The game uses a third-person perspective, rather than the typical fixed-camera perspective that is most prevalent in adventure games. By default, you can move forward and backward with the W and S keys, respectively, while using the mouse to "steer" Oliver. Oddly, the A and D keys can't be used to strafe while in motion, but rather, they can only be used to make Oliver take one step to the left or the right when standing still. Oliver's standard walking speed is maddeningly slow, though you can double-tap on the W key to run a little faster, or you can rent various forms of transport like camels, flying carpets, primitive automobiles, or a monocycle. They'll get you where you're going faster, but they all handle terribly, and the collision detection is so punishing that even if you get near a pedestrian or a piece of level geometry, you'll either come to a dead stop, or worse, bounce off the offending object and end up completely turned around.
Oliver can also jump, but jumping in a direction is awkward, making the few action sequences where you have to leap across open chasms frustrating. But even when you're not engaged in one of the few action sequences, you'll find that it's difficult to simply interact with items or other characters. The stealth elements are quite basic, usually requiring you to simply sneak around without being seen by police or security guards. But the artificial intelligence seems to have pretty incredible vision, and if you're seen it's an automatic fail. The game isn't really built for stealth, as there's no radar or even a particularly flexible camera, and the stealth elements end up coming down to memorization and blind luck.
Though there are parts of the presentation in 80 Days that are admirable, when taken in as a whole, it's a mediocre-looking game at best. The character models have a clean and detailed look to them, with mostly realistic proportions, but non-player character models are recycled liberally, and all of the animations have a stilted mechanical look. The environments feature a wealth of nice, sharp-looking textures, but overall they take on a sparse, flat look, and there are some exceptionally distracting level-of-detail problems. We tested the game on two different PCs, each of which easily exceeded the minimum system requirements, and yet the frame rate still chopped up on a regular basis.
The characters you meet have uniformly over-the-top personalities, though usually not in a particularly endearing way. Instead, the characters lean on really antiquated social stereotypes (apparently the Scottish are cheap?), and these bad characterizations are constantly enforced with lots of bad, loud voice acting. The actual dialogue seems to have been translated from another language, and poorly, as it is rife with really awkward and occasionally nonsensical phrasing. The soundtrack, however, simply leaves us dumbfounded. While the rest of the game seems intent on this kind of turn-of-the-century retro-futuristic feel, the soundtrack consists primarily of weird disco tunes and a rock instrumental that sounds suspiciously like The Bangles' "Walk Like an Egyptian"--which makes sense when you're in Cairo, but is just confusing when it plays in Bombay, Yokohama, and San Francisco. The ambient environmental sounds aren't bad, but the overall mix is shoddy.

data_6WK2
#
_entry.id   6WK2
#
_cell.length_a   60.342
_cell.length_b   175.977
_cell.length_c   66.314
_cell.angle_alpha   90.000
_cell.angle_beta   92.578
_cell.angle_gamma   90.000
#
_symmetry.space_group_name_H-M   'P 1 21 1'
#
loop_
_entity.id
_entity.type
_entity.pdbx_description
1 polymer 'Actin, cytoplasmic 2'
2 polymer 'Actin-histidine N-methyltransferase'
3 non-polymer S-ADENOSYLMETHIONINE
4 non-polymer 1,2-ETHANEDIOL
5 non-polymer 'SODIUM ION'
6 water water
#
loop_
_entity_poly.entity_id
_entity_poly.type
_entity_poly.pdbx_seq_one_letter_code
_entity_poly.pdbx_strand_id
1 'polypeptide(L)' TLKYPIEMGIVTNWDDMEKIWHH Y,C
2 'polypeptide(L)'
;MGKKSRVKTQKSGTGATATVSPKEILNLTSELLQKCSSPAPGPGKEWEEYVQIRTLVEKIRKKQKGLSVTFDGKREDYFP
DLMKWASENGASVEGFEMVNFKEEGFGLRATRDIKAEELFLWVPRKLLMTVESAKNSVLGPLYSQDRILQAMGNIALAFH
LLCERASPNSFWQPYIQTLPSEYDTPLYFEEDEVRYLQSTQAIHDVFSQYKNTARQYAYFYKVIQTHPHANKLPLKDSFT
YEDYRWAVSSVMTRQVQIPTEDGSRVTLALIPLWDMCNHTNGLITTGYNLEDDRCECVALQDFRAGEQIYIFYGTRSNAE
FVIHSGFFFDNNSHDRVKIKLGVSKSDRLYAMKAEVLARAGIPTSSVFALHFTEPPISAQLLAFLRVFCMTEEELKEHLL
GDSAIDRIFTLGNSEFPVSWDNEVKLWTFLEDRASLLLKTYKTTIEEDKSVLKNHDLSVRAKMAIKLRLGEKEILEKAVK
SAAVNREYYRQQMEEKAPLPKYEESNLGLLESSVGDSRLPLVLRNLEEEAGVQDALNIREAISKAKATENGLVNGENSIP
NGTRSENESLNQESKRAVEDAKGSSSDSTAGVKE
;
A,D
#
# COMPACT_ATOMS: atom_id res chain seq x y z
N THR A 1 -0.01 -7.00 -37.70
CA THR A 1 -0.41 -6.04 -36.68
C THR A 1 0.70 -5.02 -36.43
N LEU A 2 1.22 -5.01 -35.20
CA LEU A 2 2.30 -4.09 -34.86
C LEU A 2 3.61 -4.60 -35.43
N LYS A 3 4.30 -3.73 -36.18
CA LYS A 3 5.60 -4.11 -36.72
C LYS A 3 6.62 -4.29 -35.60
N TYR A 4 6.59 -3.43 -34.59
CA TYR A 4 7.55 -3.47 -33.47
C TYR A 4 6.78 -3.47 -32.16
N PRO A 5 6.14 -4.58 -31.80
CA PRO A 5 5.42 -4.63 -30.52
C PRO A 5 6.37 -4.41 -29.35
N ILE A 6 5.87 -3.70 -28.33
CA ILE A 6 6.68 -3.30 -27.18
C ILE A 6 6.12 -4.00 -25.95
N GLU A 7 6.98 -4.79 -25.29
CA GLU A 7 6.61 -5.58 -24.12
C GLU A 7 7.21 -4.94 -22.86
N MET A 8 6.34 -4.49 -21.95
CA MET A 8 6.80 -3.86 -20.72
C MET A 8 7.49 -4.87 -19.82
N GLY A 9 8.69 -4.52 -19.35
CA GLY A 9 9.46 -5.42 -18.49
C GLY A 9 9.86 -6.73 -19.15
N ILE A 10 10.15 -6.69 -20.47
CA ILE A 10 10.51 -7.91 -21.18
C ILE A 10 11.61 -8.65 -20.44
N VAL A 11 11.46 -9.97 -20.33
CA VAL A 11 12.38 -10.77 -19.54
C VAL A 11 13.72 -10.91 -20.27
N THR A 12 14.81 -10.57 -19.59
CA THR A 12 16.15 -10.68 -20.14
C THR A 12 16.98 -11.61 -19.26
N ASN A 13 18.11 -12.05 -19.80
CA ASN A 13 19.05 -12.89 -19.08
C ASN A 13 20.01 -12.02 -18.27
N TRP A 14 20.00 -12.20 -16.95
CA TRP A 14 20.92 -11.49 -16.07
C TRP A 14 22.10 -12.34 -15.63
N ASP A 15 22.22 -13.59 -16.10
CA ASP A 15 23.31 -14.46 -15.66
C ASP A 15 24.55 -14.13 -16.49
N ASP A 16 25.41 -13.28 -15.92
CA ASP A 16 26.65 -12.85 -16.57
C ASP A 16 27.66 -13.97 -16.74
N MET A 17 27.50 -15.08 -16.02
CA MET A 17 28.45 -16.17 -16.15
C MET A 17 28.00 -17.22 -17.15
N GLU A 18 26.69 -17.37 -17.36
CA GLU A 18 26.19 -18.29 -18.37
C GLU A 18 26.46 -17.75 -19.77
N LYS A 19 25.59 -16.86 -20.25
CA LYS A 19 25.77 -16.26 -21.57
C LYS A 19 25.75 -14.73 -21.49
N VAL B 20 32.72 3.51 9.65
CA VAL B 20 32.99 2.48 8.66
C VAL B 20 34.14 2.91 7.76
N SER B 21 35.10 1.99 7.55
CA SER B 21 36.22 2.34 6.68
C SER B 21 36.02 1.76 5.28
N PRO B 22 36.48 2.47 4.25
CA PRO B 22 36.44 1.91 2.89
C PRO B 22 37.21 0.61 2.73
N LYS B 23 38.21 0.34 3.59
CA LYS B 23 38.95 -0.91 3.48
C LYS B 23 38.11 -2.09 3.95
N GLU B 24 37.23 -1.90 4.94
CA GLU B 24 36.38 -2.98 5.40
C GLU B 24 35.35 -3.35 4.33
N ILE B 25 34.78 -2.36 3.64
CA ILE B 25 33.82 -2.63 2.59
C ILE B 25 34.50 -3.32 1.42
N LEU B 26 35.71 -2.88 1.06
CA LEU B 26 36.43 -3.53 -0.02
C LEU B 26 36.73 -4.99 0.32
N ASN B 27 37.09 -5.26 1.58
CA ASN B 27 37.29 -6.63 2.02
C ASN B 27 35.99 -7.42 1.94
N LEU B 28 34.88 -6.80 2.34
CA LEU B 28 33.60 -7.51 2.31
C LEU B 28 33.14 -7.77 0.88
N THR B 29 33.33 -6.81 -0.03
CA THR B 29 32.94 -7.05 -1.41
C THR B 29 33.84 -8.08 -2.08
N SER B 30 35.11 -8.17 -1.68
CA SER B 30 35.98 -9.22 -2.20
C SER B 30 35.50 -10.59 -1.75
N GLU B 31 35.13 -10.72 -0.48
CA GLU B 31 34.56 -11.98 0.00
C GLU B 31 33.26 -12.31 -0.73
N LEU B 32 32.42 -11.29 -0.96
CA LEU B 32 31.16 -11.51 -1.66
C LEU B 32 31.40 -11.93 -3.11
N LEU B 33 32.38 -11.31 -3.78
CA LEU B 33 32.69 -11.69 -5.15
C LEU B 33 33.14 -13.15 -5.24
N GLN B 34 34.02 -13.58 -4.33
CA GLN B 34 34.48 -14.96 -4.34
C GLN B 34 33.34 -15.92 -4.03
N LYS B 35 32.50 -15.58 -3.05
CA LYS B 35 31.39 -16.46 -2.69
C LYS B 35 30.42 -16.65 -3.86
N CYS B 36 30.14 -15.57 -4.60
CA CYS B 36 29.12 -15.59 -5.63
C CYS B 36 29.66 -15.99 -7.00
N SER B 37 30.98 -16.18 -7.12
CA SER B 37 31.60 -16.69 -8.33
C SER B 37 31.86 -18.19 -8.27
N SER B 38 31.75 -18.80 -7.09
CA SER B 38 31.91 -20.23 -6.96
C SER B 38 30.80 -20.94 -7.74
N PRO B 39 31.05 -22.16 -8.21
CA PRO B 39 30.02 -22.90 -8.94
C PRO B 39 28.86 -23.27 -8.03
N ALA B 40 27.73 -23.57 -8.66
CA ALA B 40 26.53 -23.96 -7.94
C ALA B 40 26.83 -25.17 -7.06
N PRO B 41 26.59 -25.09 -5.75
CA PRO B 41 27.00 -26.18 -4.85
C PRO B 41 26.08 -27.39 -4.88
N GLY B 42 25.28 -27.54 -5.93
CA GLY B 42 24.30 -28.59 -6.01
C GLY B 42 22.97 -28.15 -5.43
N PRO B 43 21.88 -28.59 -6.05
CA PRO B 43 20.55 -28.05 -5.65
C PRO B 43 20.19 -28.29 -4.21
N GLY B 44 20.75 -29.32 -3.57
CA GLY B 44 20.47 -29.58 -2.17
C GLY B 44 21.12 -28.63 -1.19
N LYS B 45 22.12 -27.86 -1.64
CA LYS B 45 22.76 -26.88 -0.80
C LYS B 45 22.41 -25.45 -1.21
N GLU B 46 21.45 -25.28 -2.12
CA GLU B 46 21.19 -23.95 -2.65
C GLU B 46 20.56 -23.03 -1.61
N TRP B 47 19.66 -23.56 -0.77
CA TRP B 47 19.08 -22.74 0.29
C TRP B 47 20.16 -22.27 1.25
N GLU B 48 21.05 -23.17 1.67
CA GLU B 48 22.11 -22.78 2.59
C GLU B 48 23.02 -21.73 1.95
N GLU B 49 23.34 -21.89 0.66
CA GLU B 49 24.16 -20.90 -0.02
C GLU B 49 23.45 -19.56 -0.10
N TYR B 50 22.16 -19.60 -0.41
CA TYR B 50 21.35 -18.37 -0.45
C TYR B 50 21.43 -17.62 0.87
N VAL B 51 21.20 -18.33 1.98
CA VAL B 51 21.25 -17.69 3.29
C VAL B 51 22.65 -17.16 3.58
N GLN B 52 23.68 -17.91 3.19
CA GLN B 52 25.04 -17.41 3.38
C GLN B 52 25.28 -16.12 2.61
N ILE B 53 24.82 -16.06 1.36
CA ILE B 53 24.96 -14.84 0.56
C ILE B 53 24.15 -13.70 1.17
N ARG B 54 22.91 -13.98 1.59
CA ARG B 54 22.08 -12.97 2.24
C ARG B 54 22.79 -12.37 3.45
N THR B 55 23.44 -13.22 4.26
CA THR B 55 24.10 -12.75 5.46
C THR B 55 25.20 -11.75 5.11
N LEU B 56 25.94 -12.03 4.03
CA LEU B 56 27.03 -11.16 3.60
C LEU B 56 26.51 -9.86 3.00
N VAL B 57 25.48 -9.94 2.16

This is an adventure game of middling quality that is made significantly less attractive by some pretty terrible bugs. Even with the latest patch (1.01, as of this writing), the game is host to a massive memory leak that required us to reboot our PCs every one to two hours. The game will randomly and inexplicably lock up for 15-30 seconds at a time, after which it will either come back to life as if nothing happened, or simply crash. Combined with the fact that you can only save at specific checkpoints, the instability adds another layer of frustration by forcing you to run through sections of the game over again.
Even with its budget price tag, 80 Days is a hard sell, regardless of who you're selling it to. Fans of Jules Verne will either be uninterested or out-and-out offended by the game's bastardization of his original story. Adventure game fans will likely find it difficult to justify wading through the technical deficiencies just to solve some predictable and familiar puzzles. And, those who are unfamiliar with the genre will find it overly contrived.